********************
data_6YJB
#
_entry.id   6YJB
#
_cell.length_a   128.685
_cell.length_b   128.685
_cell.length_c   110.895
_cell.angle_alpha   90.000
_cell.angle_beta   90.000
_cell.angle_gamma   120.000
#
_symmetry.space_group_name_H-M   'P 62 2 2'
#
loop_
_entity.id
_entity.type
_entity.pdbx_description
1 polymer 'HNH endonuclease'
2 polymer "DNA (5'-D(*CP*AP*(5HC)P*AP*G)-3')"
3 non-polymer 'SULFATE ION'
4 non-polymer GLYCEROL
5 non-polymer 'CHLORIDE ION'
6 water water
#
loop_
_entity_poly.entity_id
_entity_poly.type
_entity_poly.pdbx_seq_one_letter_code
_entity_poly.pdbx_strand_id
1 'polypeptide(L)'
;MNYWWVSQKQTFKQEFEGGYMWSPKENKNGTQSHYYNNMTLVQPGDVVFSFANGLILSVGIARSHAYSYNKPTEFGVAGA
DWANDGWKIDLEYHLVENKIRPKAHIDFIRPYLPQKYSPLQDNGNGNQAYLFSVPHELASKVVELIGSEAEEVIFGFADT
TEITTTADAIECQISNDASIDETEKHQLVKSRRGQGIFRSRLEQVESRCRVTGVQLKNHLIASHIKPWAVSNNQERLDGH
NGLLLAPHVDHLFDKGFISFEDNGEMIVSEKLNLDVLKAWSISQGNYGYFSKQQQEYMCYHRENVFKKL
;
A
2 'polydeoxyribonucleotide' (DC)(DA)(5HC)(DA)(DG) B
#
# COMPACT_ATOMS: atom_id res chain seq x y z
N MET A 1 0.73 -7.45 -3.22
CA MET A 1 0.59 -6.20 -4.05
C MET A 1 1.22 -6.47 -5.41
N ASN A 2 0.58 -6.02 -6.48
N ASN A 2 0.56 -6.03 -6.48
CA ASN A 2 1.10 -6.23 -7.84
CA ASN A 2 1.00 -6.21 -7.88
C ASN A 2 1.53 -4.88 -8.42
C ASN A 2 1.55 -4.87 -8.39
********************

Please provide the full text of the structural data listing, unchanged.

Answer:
data_6YJB
#
_entry.id   6YJB
#
_cell.length_a   128.685
_cell.length_b   128.685
_cell.length_c   110.895
_cell.angle_alpha   90.000
_cell.angle_beta   90.000
_cell.angle_gamma   120.000
#
_symmetry.space_group_name_H-M   'P 62 2 2'
#
loop_
_entity.id
_entity.type
_entity.pdbx_description
1 polymer 'HNH endonuclease'
2 polymer "DNA (5'-D(*CP*AP*(5HC)P*AP*G)-3')"
3 non-polymer 'SULFATE ION'
4 non-polymer GLYCEROL
5 non-polymer 'CHLORIDE ION'
6 water water
#
loop_
_entity_poly.entity_id
_entity_poly.type
_entity_poly.pdbx_seq_one_letter_code
_entity_poly.pdbx_strand_id
1 'polypeptide(L)'
;MNYWWVSQKQTFKQEFEGGYMWSPKENKNGTQSHYYNNMTLVQPGDVVFSFANGLILSVGIARSHAYSYNKPTEFGVAGA
DWANDGWKIDLEYHLVENKIRPKAHIDFIRPYLPQKYSPLQDNGNGNQAYLFSVPHELASKVVELIGSEAEEVIFGFADT
TEITTTADAIECQISNDASIDETEKHQLVKSRRGQGIFRSRLEQVESRCRVTGVQLKNHLIASHIKPWAVSNNQERLDGH
NGLLLAPHVDHLFDKGFISFEDNGEMIVSEKLNLDVLKAWSISQGNYGYFSKQQQEYMCYHRENVFKKL
;
A
2 'polydeoxyribonucleotide' (DC)(DA)(5HC)(DA)(DG) B
#
# COMPACT_ATOMS: atom_id res chain seq x y z
N MET A 1 0.73 -7.45 -3.22
CA MET A 1 0.59 -6.20 -4.05
C MET A 1 1.22 -6.47 -5.41
N ASN A 2 0.58 -6.02 -6.48
N ASN A 2 0.56 -6.03 -6.48
CA ASN A 2 1.10 -6.23 -7.84
CA ASN A 2 1.00 -6.21 -7.88
C ASN A 2 1.53 -4.88 -8.42
C ASN A 2 1.55 -4.87 -8.39